Challenger Summer 2007
- Challenger Troubleshooting
- Corrosion Protection Control Program –CPCP
- Industry Standard Electrical Components vs. OEM Components
- Scott Shefke
Modern aircraft are increasing their dependence on computer technology for self diagnostics and full time monitoring of systems. As flight crews report CAS messages or intermittent caution lights in the flight deck at an ever-increasing rate, it becomes the maintenance teams responsibility to explain these messages. The new twist a technician needs to add to their troubleshooting bag of tricks is to ensure the system you are troubleshooting has the latest revision of software or the latest circuit card revision. Oftentimes, the reason for the software or circuit card replacement is to eliminate erroneous faults or messages. With this reasoning in mind, verifying that you have the latest revision of software or hardware can prevent a lot of unnecessary troubleshooting and cost.
- Scott Shefke
Duncan Aviation has been tracking the CPCP program for several years prior to its release. The program is now out and the A.D. has been released.
For 600 and 601 operators
A.D. 2006-25-16 is out and the CPCP program is in the maintenance manuals for the 600 and 601 series. All we have left to do is clear up some ambiguity in the way the A.D. reads. I recommend you use Advisory Wire AW600-05-2284; this Advisory Wire provides for an AMOC to terminate the A.D. 2006-25-16 by moving the owner/operator to the maintenance/inspection program. The next part this AMOC covers from the original A.D. paragraph (n) (2). This states the user of this AMOC must notify their principal inspector in the FAA Flight Standards Certificate Holding District Office that they are using this AMOC to terminate the A.D.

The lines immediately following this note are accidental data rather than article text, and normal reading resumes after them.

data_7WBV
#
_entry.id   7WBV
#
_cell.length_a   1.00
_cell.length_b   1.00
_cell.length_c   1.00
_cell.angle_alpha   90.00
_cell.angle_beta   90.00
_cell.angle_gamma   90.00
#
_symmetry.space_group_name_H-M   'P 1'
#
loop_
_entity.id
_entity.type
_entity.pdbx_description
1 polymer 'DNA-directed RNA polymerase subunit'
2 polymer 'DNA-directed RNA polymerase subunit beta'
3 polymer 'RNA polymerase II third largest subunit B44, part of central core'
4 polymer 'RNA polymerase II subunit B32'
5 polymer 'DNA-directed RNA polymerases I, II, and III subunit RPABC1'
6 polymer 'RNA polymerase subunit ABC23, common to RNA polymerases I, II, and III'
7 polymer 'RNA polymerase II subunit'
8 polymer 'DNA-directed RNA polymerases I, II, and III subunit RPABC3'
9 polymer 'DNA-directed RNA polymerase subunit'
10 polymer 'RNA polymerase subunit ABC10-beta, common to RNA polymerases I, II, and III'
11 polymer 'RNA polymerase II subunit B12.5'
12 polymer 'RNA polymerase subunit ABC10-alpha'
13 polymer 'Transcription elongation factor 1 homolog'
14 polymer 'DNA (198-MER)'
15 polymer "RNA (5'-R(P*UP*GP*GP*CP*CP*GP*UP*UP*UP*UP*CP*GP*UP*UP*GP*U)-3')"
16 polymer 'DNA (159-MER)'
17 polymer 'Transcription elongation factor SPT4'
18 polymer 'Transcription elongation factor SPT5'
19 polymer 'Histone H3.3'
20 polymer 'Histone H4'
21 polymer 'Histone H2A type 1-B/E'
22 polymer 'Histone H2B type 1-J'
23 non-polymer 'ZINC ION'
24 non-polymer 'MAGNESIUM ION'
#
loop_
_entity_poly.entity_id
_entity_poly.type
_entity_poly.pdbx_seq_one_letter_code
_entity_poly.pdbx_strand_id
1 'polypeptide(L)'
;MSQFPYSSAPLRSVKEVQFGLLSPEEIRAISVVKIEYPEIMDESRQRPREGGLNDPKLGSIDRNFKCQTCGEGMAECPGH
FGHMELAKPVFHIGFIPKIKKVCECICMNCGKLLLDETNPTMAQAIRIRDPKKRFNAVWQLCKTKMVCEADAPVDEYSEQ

For 604 operators
Your CPCP requirements are included in your regularly scheduled maintenance programs because your aircraft went through the MSG3 maintenance process.
If you have questions or want additional information concerning these topics, please contact Scott Shefke at 800.228.4277, ext. 1681.
- Karl Detweilier
Duncan Aviation often sees Mil Spec electrical components (resistors, transistors, IC’s, diodes) installed where OEMs have specified a certain criteria for repair parts.
OEMs often identify a tolerance specification range they prefer an electrical component to operate within that is more stringent than the broader tolerance range of a Mil Spec equivalent part. Although the generic Mil Spec part may work, its use may lead to less reliability, and early failure of the assembly. Duncan Aviation recognizes and agrees that the closer tolerance ranges identified by OEMs increase longevity of repaired assemblies.
OEMs identify these electrical piece parts in repair manuals with their part numbers and the price may be a little higher. The higher price reflects the OEM’s hard work of identifying and eliminating electrical parts that are less reliable, thus saving you time and money.
For more information, call 877.PCS.QUIK (877.727.7845) and ask for Jerry Cable at ext. 8112 or Dan Magnus at ext. 4217.
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